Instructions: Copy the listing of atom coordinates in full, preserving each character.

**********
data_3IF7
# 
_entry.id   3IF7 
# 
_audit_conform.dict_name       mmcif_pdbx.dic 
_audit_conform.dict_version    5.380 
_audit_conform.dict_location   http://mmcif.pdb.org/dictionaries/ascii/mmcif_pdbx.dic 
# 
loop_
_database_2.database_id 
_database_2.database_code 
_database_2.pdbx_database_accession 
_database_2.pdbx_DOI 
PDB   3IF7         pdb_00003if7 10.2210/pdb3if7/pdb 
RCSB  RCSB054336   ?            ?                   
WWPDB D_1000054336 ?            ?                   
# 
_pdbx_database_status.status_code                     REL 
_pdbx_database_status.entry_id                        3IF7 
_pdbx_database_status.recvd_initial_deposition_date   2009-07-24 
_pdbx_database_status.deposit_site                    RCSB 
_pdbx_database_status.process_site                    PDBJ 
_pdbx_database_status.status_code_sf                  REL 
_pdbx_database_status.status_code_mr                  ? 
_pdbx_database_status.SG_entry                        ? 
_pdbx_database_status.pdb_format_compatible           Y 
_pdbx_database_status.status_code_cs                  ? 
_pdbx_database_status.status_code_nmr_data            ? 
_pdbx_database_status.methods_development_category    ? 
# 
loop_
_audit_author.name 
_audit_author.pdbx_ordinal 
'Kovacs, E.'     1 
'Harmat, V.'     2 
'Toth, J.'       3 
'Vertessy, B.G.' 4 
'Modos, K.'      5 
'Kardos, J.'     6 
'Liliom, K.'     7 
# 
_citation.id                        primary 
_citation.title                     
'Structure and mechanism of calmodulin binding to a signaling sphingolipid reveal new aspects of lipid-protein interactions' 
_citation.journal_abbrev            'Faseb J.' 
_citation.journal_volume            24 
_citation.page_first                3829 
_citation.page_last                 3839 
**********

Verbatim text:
data_3IF7
# 
_entry.id   3IF7 
# 
_audit_conform.dict_name       mmcif_pdbx.dic 
_audit_conform.dict_version    5.380 
_audit_conform.dict_location   http://mmcif.pdb.org/dictionaries/ascii/mmcif_pdbx.dic 
# 
loop_
_database_2.database_id 
_database_2.database_code 
_database_2.pdbx_database_accession 
_database_2.pdbx_DOI 
PDB   3IF7         pdb_00003if7 10.2210/pdb3if7/pdb 
RCSB  RCSB054336   ?            ?                   
WWPDB D_1000054336 ?            ?                   
# 
_pdbx_database_status.status_code                     REL 
_pdbx_database_status.entry_id                        3IF7 
_pdbx_database_status.recvd_initial_deposition_date   2009-07-24 
_pdbx_database_status.deposit_site                    RCSB 
_pdbx_database_status.process_site                    PDBJ 
_pdbx_database_status.status_code_sf                  REL 
_pdbx_database_status.status_code_mr                  ? 
_pdbx_database_status.SG_entry                        ? 
_pdbx_database_status.pdb_format_compatible           Y 
_pdbx_database_status.status_code_cs                  ? 
_pdbx_database_status.status_code_nmr_data            ? 
_pdbx_database_status.methods_development_category    ? 
# 
loop_
_audit_author.name 
_audit_author.pdbx_ordinal 
'Kovacs, E.'     1 
'Harmat, V.'     2 
'Toth, J.'       3 
'Vertessy, B.G.' 4 
'Modos, K.'      5 
'Kardos, J.'     6 
'Liliom, K.'     7 
# 
_citation.id                        primary 
_citation.title                     
'Structure and mechanism of calmodulin binding to a signaling sphingolipid reveal new aspects of lipid-protein interactions' 
_citation.journal_abbrev            'Faseb J.' 
_citation.journal_volume            24 
_citation.page_first                3829 
_citation.page_last                 3839 